Data Miners: Ben Rubin (left) and Mark Hansen turn data into art.
A new computer installation at the San Jose Museum of Art mines the Internet in real time for found poetry
By Michael S. Gant
THANKS to data-mining, the NSA, cookies, Google, RFID, bar codes and GPS, we are all data points on someone's grid. Opting out is no longer an option. The question now is how many ways can you slice into the new global brain represented by the neural mesh of the Internet?
New York sound artist Ben Rubin was born in 1964 and is thus old enough to remember a relatively unplugged era but not old enough to be a genuine Luddite. He is experimenting with what he calls the "collective buzz" of the world mind in a piece named The Listening Post. First fashioned in 1999-2001 with Bell Labs statistician Mark Hansen, The Listening Post has been mutating and growing ever since.
The multimedia installation comprises 231 tiny vacuum fluorescent display screens. They hang on wires in a gently curving 11-by-21-screen grid suspended from the ceiling in the darkened upstairs gallery of the San Jose Museum of Art.
The glowing screens are connected to computer processors that continuously search computer chat rooms and bulletin boards retrieving messages based on varying search algorithms. Snippets of messages plucked in real time from that sea of ever-churning communications scroll across the screens in complex patterns. Random words and phrases are converted into words by a voice synthesizer and read or sung over a minimalist musical background.
In this flux of glowing type and intonation, the basic units—letters and words—of net traffic are turned into a kind of found poetry depending on how Hansen and Rubin program their algorithms, how they cast their net into the teeming ocean of networked words as millions of souls compose missives, rants and mash notes in public forums. (Rubin stresses that the project only trolls public exchanges, not private, one-on-one email conversations.)
One of the artists' algorithms starts backward, pulling from this vast ready-made lexicon the least-frequent words and flashing them on the screens in order of their rarity. What you see is a proofreader's fever dream—bizarre typos and slip-of-the-fingers, such as "hurigiedty," "borumilemise," zipping by, like sightings of extinct birds in the sky. Eventually real but very odd words pop up, recognizable language growing from chaos.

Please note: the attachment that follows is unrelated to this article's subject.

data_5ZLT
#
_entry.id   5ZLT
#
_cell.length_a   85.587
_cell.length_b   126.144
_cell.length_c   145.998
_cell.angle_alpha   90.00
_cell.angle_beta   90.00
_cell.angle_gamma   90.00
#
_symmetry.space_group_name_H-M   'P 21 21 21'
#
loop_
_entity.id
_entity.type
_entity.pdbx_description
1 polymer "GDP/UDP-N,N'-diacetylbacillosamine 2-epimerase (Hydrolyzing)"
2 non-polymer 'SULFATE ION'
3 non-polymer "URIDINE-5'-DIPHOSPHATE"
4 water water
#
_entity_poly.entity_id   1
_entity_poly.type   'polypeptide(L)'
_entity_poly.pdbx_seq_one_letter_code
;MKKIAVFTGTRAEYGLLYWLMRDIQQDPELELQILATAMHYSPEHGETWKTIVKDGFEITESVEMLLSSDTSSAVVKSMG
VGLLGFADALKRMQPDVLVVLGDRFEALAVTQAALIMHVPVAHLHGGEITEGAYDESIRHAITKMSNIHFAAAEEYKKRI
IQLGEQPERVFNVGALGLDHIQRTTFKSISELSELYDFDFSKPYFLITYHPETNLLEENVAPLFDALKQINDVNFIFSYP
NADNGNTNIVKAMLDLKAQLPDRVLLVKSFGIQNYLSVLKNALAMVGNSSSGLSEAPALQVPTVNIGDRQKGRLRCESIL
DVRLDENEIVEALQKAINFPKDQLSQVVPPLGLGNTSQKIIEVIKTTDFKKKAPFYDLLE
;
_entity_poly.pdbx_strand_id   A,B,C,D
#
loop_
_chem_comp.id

Another program sorts messages by length. Minute messages accrete words, then rush forward, filling the screens with longer and longer fields of words until the whole array of screens fills up like a field of brilliant light. There is no chance to read any individual message; there is only the sense that communications is a flux, like a force field.
One sequence derives from the observation that the most common phrases in chat rooms are the existential declarations "I am," "I like" and "I love." Sweeping through all the messages, the digital harvester gathers a litany of such basic human statements from the banal—"I LOVE THA BEACH"—to the lustful— "I LIKE UR TITS."
A full sequence of algorithms takes about 20 minutes and The Listening Post can be enjoyed from a padded bench as if it were a short movie, letting the waves of light and sound wash over you as a form of full immersion in a sensory overload tank. Or you can walk up close to the screens and attempt to read the individual messages as they zip past, as if picking out a single silvery fish in a whole school of darting sardines.
The experience is at once transcendental, a visualization of the collective consciousness. And it is voyeuristic, a form of eavesdropping that takes on an added edge of sinister implications in the wake of the NSA's own data mining program.
The Listening Post is one of two large installations (along with Ingo Gunther's WorldProcessor) in "Edge Conditions Part I," an exhibit leading up to the cutting-edge digital-art ZeroOne festival in August. Part II introduces the work of a dozen addition experimental artists, starting July 29.
Edge Conditions Part I shows through Nov. 26, Part II shows July 29-Nov. 26, at the San Jose Museum of Art, 110 S. First St., San Jose. (408.271.6840)
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